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 Natural Product Radiance

A Bimonthly Digest on Natural Products

 

 

 

VOLUME 4

NUMBER 2

March - April 2005

 

 

CONTENTS

 

Research Articles

 

Preparation of Kulfi from admixtures of partially de-oiled groundnut meal and milk/milk powders

90

Lata Ramachandran, Sukhminder Singh and Ashwani Kr. Rathour

 

IPC code; Int.cl.7A23G9/00, A23G9/02 

 

 

 

Effect of Garlic and Red Clover extracts on adenosine deaminase enzyme activities in cancerous and non-cancerous human liver tissues

97

İlker Durak, Aslıhan Avcı, Erdal Göçmen and Erdinç Devrim

 

IPC code; Int. cl.7—A61P 43/00, A61P 35/00, A61K 35/78 

 

 

 

 Efficacy of Neem in combination with cow urine against mustard aphid and its effect on coccinellid predators

102

M P Gupta

 

IPC code; Int. cl.7A01N 65/00

 

 

 

Article

 

Interactions of herbs and food products with drugs: Grapefruit juice as an example

107

Inder Pal Singh, Sandip B Bharate and K K Bhutani

 

IPC code; Int. cl.7 A61K 35/78, A23L 2/06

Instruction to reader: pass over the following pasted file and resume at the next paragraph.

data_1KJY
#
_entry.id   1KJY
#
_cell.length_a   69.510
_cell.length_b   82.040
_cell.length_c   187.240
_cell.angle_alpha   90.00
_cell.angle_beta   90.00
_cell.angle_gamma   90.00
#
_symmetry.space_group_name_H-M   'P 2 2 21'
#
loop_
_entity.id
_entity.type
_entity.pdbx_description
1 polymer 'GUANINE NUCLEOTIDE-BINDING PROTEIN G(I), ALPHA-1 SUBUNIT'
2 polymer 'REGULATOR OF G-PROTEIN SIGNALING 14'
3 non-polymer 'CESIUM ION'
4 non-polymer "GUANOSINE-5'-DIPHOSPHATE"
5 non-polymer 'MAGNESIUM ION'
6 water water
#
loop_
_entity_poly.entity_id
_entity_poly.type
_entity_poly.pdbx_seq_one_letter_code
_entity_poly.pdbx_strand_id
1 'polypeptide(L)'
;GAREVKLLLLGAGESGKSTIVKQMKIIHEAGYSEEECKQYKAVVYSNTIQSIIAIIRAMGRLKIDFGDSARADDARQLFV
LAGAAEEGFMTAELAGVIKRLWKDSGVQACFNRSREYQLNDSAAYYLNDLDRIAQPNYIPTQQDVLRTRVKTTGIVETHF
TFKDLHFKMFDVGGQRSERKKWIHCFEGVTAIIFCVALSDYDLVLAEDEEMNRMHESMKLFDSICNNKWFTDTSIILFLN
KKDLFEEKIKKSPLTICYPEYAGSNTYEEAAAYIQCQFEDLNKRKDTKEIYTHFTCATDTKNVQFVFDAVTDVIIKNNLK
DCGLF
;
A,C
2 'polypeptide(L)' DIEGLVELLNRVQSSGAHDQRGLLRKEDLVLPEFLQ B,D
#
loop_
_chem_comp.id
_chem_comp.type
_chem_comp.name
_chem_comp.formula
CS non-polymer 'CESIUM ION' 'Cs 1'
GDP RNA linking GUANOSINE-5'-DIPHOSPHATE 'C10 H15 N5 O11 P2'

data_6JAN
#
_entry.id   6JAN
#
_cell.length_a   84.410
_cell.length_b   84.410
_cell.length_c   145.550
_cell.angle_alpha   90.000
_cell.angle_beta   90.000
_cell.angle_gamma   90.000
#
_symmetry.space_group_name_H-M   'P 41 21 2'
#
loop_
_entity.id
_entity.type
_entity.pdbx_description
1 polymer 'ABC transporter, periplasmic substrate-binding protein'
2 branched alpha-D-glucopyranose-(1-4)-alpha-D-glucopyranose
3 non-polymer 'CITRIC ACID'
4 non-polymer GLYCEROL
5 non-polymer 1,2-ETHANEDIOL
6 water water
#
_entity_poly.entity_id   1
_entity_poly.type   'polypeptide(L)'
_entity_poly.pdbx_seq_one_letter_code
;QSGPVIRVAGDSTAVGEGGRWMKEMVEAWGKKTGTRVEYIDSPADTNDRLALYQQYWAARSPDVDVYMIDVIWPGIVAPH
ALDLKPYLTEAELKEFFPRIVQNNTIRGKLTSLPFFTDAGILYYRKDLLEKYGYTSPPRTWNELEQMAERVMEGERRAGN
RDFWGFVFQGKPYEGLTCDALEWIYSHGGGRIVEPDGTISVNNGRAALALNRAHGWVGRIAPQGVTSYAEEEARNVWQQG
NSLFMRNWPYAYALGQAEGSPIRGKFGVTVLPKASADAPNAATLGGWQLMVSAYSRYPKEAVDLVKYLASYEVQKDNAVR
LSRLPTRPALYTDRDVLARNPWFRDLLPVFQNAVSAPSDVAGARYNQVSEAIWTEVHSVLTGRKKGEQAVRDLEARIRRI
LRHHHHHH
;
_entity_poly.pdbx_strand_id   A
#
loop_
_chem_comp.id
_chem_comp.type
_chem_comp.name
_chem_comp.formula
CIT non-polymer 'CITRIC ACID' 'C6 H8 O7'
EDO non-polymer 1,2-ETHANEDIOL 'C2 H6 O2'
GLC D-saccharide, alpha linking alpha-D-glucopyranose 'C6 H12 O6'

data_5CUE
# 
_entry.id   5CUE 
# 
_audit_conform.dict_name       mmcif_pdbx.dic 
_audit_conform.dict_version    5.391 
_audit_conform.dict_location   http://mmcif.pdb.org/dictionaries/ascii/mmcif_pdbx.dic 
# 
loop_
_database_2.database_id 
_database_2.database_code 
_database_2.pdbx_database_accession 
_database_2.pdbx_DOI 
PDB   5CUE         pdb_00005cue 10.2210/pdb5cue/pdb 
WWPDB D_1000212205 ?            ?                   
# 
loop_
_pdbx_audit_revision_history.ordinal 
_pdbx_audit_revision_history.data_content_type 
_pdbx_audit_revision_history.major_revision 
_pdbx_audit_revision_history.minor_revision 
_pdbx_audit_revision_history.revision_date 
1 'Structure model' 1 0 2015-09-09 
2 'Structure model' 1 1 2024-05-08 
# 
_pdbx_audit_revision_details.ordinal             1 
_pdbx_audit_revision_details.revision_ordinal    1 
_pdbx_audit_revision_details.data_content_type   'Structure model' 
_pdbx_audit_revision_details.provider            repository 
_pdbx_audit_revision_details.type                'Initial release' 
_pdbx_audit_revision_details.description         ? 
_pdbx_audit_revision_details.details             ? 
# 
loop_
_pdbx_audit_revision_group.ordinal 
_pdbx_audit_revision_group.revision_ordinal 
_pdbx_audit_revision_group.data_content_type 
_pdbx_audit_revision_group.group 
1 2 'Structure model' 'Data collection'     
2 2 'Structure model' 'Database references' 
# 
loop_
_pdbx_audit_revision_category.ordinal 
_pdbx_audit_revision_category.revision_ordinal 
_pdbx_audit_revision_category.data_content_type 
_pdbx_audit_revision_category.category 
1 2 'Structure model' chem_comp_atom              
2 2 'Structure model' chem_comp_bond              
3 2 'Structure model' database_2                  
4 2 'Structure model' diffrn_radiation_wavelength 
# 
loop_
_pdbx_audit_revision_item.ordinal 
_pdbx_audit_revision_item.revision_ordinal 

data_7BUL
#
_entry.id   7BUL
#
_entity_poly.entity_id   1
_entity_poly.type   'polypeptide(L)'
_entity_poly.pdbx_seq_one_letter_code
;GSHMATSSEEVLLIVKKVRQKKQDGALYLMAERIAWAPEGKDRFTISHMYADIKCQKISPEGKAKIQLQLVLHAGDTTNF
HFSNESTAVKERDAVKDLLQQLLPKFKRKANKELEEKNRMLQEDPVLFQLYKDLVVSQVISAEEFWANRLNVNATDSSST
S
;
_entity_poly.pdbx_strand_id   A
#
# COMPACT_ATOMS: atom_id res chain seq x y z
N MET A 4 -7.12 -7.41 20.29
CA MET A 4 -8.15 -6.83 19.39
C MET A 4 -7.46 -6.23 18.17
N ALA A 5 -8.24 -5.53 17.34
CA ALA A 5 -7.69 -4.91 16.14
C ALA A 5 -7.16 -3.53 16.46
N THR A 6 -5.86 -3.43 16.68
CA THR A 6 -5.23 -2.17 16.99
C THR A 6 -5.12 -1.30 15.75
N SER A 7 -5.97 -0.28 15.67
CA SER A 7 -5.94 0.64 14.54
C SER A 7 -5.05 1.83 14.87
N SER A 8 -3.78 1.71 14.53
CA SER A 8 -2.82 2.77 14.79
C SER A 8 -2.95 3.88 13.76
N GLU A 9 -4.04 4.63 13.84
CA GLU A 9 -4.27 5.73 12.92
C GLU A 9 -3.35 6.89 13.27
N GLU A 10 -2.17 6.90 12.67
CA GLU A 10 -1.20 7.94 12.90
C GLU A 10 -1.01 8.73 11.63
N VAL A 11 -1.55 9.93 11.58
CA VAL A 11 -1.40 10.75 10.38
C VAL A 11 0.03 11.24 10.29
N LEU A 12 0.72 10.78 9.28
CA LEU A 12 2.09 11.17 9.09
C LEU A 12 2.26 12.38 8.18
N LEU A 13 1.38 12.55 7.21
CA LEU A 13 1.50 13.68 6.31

Green Page: Research Article

 

Agrotechniques to maximize productivity of Hydroalcoholic extract from medicinal garden herb, Calendula

 113

Subhendu S Gantait and T K Chattopadhyay

 

IPC code; Int. cl.7 A01G 9/00

 

 

 

Article

 

Synthetic seeds ― A potential tool to conserve plants

117

Satish V Patil, Bipinchandra K Salunke and Javeid A Bhat 

 

 

 

Unani Tips

 

Urticaria (Sharaa): Prevention and Cure 

119

Jamal Akhtar, Bilal Ahmad and Nighat Anjum   

 

 

 

Explorer: Article

 

Utilization of termite, Odontotermes formosanus by tribes of South India in medicine and food

121

V Wilsanand

 

IPC code; Int. cl.7 A23L 1/00, A61K 35/64 

 

 

 

Internet News

 

Pear Bars

143

Fruit and vegetable films keep food fresh and tasty

143

Peanuts as source of health-promoting antioxidants

143

Coral reefs may grow with global warming

143

Vaccines from crops

144

Carrots and fish help prevent breast cancer 

144

Full-fat salad dressing is best 

145

Caffeine and diabetes

145

Yoghurt suppresses Helicobacter pylori  

145

Creamy Marigold cleanser

146

Grapefruit can reduce weight

146

Pesticidal potential of Congress grass on mustard aphid